PITTSBURGH—The National Science Foundation has awarded a three-year, $300,000 grant to the Carnegie Mellon Center for Innovation and Entrepreneurship (CIE) to create an Innovation Corps (I-Corps) Site on campus. The I-Corps Site will train entrepreneurial faculty and student teams to commercialize research and concepts related to science, technology, engineering and math.
The CMU I-Corp Site’s primary goal is to create an efficient and replicable process to commercialize innovations based on customer discovery and product adaptation. The program will incorporate CMU's curricula combined with curricula from earlier I-Corps programs. It will include four elements: workshops, mentoring, funding for projects and customer discovery, and access to incubator space.
CMU students, faculty and alumni are recognized leaders in producing successful startup companies. According to the Association of University Technology Managers, CMU ranks first among U.S. universities without a medical school in the number of startup companies created per research dollar spent since 2007, and last year CMU produced a record 36 startups.
The I-Corps project was started by CMU President Subra Suresh when he was director of the National Science Foundation. There are three components of I-Corps: Nodes, Teams, and Sites. The nodes serve as hubs for education, infrastructure and research, and deliver the I-Corps curriculum to teams. The I-Corps Sites are academic institutions that engage local teams in transition and innovation.
The establishment of the CMU I-Corps Site has been a collaboration among several members of the CMU community. The principal investigator on the project is Lenore Blum, co-director of the CIE. Co-PIs are Randal E. Bryant, dean of the School of Computer Science; Robert Dammon, dean of the Tepper School of Business; David Mawhinney, co-director of the CIE; and Robert Wooldridge, director of the Center for Technology Transfer and Enterprise Creation.
As a vehicle for promoting university innovation, entrepreneurship and growth, the I-Corps Site will leverage CMU’s acknowledged strength in encouraging and fueling entrepreneurship as well as relationships with internal and external partners in the business community. The objective is to help students and faculty members hone their skills and collaborate with industry, other entrepreneurs and the business community.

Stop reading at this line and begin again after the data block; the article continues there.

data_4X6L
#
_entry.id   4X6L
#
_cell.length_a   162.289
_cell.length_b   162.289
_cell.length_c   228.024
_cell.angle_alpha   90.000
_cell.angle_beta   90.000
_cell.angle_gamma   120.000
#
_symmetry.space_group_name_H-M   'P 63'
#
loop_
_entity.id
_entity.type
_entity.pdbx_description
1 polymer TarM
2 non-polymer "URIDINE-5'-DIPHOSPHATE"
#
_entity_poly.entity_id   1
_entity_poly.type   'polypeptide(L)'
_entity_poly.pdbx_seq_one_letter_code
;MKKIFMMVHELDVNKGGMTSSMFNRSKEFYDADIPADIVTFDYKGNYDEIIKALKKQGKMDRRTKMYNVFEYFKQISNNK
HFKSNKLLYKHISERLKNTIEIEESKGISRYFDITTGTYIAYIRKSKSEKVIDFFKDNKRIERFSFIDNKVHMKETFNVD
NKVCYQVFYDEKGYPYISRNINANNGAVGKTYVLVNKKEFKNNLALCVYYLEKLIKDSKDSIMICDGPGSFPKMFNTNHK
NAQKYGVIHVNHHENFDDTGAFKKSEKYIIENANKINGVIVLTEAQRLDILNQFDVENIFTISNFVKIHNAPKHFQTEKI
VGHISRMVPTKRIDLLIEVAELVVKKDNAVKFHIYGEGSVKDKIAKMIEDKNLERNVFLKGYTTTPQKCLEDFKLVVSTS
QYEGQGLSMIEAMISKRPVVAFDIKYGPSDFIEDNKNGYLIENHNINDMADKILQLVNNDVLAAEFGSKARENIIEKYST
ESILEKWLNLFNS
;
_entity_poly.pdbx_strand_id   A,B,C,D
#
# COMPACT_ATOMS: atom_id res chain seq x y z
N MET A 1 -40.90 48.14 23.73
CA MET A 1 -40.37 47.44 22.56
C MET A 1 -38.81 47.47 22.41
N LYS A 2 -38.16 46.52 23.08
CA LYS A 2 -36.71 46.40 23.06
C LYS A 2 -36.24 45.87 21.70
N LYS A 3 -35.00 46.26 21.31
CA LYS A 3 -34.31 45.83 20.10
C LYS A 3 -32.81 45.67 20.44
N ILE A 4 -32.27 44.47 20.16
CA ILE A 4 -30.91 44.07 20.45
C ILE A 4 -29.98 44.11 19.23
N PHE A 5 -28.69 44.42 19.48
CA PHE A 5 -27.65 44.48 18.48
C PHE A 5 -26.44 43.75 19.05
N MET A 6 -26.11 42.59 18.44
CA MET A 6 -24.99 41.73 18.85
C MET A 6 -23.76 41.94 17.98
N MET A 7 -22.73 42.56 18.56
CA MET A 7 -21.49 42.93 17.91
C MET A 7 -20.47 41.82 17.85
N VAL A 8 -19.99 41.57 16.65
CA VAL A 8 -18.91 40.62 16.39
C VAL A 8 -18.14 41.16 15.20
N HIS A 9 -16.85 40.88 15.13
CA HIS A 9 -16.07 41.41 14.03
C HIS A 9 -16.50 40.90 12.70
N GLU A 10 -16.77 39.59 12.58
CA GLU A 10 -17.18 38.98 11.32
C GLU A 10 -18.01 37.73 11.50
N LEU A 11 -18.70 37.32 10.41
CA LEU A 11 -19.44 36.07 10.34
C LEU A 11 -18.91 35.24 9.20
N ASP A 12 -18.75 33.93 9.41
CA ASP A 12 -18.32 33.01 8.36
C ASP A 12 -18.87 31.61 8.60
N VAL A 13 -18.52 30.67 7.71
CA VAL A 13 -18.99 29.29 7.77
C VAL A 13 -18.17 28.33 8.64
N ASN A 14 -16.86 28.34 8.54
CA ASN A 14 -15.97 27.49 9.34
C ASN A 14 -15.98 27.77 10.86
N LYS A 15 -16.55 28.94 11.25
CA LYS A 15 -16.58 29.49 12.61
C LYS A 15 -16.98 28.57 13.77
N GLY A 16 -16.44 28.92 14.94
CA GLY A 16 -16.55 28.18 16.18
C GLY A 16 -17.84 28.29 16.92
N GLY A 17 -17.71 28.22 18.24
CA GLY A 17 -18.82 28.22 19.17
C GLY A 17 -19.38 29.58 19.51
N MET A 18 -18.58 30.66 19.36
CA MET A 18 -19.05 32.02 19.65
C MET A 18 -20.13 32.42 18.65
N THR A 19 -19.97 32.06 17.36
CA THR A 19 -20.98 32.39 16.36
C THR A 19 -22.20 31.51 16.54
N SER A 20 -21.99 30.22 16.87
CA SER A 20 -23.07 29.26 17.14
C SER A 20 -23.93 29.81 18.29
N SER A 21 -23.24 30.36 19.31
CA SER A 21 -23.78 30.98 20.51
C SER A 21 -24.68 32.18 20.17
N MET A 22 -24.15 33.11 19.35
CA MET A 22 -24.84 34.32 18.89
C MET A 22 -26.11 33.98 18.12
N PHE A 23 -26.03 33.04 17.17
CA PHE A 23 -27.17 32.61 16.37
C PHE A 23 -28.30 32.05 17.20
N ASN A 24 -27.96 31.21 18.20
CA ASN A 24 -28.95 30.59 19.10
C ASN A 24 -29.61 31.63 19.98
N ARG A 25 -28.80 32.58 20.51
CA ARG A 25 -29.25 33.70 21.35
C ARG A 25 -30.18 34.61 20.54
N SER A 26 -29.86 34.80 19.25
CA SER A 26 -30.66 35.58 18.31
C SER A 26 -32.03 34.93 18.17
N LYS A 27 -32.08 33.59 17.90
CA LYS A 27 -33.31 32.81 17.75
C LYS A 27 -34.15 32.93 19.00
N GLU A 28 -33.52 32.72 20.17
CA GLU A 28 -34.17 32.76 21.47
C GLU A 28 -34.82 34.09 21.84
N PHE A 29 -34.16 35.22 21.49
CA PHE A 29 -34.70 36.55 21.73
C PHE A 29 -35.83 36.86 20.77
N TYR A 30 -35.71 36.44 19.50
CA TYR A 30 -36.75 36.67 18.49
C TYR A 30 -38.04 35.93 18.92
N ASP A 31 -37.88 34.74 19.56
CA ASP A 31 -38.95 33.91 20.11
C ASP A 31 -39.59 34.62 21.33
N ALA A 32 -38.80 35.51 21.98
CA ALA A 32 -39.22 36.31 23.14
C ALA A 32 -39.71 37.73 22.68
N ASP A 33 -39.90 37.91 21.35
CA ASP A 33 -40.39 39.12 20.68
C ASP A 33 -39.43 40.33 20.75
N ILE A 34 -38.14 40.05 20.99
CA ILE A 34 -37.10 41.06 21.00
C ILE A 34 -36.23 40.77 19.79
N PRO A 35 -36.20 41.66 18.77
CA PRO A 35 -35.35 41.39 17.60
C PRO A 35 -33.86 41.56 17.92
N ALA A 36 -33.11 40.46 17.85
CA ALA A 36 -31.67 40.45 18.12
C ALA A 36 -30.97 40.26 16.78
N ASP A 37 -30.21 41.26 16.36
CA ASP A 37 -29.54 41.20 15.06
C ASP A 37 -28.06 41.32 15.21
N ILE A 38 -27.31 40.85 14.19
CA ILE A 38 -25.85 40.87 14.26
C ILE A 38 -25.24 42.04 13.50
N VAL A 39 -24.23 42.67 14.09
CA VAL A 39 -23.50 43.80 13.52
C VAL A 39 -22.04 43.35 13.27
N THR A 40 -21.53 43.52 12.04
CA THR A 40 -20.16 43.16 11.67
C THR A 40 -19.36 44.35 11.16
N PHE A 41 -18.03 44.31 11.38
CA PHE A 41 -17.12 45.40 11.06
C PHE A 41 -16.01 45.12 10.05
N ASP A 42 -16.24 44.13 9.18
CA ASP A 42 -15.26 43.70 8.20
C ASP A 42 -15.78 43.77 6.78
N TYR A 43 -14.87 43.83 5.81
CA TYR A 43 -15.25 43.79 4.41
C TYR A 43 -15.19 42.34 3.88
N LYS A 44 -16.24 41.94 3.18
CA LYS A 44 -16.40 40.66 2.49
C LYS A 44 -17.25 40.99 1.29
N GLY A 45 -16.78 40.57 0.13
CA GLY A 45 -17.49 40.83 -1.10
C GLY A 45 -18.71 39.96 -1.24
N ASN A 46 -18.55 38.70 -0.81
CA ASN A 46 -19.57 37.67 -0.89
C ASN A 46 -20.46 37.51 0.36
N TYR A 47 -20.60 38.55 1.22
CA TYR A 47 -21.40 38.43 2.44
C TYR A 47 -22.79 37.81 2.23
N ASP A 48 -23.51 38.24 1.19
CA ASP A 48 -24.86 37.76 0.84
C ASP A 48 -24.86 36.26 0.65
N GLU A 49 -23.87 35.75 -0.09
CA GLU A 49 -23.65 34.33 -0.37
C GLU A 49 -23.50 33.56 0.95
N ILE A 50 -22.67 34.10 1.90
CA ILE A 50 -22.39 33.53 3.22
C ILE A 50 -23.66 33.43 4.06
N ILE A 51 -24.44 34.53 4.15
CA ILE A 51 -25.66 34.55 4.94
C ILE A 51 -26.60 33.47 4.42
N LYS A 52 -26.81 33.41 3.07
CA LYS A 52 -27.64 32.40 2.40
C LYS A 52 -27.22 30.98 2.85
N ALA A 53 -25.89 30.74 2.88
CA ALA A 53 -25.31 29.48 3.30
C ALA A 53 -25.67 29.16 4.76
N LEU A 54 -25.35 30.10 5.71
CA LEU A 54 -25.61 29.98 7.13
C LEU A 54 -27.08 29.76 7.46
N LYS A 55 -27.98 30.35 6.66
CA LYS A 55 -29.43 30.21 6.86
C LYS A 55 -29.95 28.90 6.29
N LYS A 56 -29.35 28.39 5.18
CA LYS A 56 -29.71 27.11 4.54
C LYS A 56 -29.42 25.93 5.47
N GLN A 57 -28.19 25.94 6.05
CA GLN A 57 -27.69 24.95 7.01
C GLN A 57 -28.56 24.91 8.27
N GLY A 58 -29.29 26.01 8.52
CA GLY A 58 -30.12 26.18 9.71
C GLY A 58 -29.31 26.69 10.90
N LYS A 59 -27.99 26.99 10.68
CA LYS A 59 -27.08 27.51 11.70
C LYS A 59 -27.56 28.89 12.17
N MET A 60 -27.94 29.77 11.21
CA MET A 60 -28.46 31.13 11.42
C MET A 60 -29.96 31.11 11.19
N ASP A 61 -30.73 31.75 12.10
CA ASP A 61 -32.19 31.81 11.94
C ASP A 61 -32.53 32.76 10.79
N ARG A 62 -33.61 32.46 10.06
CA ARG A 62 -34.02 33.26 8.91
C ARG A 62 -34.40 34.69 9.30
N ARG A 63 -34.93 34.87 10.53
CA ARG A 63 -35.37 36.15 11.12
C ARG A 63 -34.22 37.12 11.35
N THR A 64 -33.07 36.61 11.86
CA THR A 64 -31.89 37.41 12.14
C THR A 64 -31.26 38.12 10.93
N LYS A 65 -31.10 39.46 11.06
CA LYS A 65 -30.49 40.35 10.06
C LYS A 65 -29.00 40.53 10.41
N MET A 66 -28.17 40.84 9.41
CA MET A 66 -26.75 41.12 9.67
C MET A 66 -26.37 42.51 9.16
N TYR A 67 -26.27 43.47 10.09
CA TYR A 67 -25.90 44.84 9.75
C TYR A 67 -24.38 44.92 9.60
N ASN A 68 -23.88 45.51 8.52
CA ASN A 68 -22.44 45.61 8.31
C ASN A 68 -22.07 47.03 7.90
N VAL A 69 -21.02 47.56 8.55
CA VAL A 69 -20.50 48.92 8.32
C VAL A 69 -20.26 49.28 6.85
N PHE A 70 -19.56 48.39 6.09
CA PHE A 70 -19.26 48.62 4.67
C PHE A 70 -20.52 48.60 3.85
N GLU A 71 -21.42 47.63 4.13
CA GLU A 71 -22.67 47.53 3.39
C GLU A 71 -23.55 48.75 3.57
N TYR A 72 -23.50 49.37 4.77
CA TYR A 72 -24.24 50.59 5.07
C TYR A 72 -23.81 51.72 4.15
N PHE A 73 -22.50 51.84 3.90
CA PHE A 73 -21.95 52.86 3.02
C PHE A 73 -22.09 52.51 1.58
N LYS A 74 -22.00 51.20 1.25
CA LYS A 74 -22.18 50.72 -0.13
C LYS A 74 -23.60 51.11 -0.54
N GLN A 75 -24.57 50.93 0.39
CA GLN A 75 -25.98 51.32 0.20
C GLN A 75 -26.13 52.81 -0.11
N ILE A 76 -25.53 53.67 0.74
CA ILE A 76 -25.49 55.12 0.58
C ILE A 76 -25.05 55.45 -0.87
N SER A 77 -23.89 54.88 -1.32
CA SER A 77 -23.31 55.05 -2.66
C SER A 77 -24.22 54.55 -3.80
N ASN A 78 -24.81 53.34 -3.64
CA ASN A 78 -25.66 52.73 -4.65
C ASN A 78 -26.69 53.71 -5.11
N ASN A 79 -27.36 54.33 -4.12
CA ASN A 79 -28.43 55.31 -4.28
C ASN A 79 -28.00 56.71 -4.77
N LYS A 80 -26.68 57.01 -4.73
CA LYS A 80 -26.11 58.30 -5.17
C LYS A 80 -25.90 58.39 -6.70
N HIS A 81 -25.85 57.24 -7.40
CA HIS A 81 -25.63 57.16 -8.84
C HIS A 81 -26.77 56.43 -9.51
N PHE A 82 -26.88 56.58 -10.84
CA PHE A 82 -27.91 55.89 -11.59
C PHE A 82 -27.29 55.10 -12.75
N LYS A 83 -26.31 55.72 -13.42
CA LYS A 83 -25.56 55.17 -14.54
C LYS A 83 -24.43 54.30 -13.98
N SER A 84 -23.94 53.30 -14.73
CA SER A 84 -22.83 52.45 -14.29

The program starts with team building. Each year of the grant, the CIE will recruit two cohorts of 15 teams each from existing entrepreneurial groups, course projects, and research labs. Each team will have an entrepreneurial lead, an academic lead and a business mentor. Teams will be encouraged to participate in CIE and other entrepreneurial activities such as venture competitions and showcase events.
Throughout the duration of the program, each teams’ progress and customer contacts will be tracked and assessed. Surveys will be conducted at the start, midpoint and end of the program to evaluate its development and effectiveness.
The teams will work for six months, at which time they will present their work to a committee of I-Corps Site faculty, staff, and advisors, who will evaluate the viability of the business model. The committee will recommend the next steps and ways to improve business tactics. Successful teams will be urged to apply for the NSF I-Corps Teams program, the AlphaLab and AlphaLab/Gear accelerators, and perhaps be invited to present at the next LaunchCMU entrepreneurial showcase. Eligible alumni participants could also apply to the Open Field Entrepreneurs Fund. Once a cohort has finished the six-month presentations, they will continue to be mentored for another 12 months. During this time it will be determined whether the ventures are promising enough to continue.
Ultimately, the CMU I-Corps Site is aimed at transitioning university research out of the lab into commercial sectors, allowing the public to experience new discoveries and innovations sooner, and promoting quick economic growth and better use of resources.